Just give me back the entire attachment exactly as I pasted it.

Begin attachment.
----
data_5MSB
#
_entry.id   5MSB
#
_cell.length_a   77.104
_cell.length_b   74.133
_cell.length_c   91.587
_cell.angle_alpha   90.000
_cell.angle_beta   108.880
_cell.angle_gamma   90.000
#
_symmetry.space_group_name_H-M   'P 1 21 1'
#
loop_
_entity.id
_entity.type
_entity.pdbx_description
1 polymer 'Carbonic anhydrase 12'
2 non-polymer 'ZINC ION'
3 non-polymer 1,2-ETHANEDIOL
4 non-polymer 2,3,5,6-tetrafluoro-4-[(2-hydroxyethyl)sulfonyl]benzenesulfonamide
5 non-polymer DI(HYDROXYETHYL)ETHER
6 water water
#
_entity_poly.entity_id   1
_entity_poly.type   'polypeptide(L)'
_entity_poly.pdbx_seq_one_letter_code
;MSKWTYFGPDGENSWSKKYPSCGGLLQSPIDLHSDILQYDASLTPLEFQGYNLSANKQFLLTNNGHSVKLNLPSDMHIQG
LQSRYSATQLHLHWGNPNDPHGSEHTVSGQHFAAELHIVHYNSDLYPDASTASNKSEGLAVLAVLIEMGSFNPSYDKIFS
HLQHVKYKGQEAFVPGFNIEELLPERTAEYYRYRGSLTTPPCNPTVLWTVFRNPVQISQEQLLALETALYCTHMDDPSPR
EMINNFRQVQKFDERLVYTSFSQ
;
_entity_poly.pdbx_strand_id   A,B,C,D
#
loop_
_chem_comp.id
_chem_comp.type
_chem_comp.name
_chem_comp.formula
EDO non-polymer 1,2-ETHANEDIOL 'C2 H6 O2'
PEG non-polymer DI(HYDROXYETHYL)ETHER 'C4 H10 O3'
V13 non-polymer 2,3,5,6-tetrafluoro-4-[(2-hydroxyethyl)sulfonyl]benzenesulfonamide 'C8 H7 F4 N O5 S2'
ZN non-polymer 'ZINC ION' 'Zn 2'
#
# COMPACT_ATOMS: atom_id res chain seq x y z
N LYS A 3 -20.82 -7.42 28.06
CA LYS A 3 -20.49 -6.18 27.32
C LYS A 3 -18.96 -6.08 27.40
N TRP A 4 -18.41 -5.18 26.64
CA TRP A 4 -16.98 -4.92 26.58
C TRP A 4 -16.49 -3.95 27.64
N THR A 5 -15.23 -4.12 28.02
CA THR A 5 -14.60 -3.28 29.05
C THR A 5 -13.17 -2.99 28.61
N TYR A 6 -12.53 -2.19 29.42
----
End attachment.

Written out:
data_5MSB
#
_entry.id   5MSB
#
_cell.length_a   77.104
_cell.length_b   74.133
_cell.length_c   91.587
_cell.angle_alpha   90.000
_cell.angle_beta   108.880
_cell.angle_gamma   90.000
#
_symmetry.space_group_name_H-M   'P 1 21 1'
#
loop_
_entity.id
_entity.type
_entity.pdbx_description
1 polymer 'Carbonic anhydrase 12'
2 non-polymer 'ZINC ION'
3 non-polymer 1,2-ETHANEDIOL
4 non-polymer 2,3,5,6-tetrafluoro-4-[(2-hydroxyethyl)sulfonyl]benzenesulfonamide
5 non-polymer DI(HYDROXYETHYL)ETHER
6 water water
#
_entity_poly.entity_id   1
_entity_poly.type   'polypeptide(L)'
_entity_poly.pdbx_seq_one_letter_code
;MSKWTYFGPDGENSWSKKYPSCGGLLQSPIDLHSDILQYDASLTPLEFQGYNLSANKQFLLTNNGHSVKLNLPSDMHIQG
LQSRYSATQLHLHWGNPNDPHGSEHTVSGQHFAAELHIVHYNSDLYPDASTASNKSEGLAVLAVLIEMGSFNPSYDKIFS
HLQHVKYKGQEAFVPGFNIEELLPERTAEYYRYRGSLTTPPCNPTVLWTVFRNPVQISQEQLLALETALYCTHMDDPSPR
EMINNFRQVQKFDERLVYTSFSQ
;
_entity_poly.pdbx_strand_id   A,B,C,D
#
loop_
_chem_comp.id
_chem_comp.type
_chem_comp.name
_chem_comp.formula
EDO non-polymer 1,2-ETHANEDIOL 'C2 H6 O2'
PEG non-polymer DI(HYDROXYETHYL)ETHER 'C4 H10 O3'
V13 non-polymer 2,3,5,6-tetrafluoro-4-[(2-hydroxyethyl)sulfonyl]benzenesulfonamide 'C8 H7 F4 N O5 S2'
ZN non-polymer 'ZINC ION' 'Zn 2'
#
# COMPACT_ATOMS: atom_id res chain seq x y z
N LYS A 3 -20.82 -7.42 28.06
CA LYS A 3 -20.49 -6.18 27.32
C LYS A 3 -18.96 -6.08 27.40
N TRP A 4 -18.41 -5.18 26.64
CA TRP A 4 -16.98 -4.92 26.58
C TRP A 4 -16.49 -3.95 27.64
N THR A 5 -15.23 -4.12 28.02
CA THR A 5 -14.60 -3.28 29.05
C THR A 5 -13.17 -2.99 28.61
N TYR A 6 -12.53 -2.19 29.42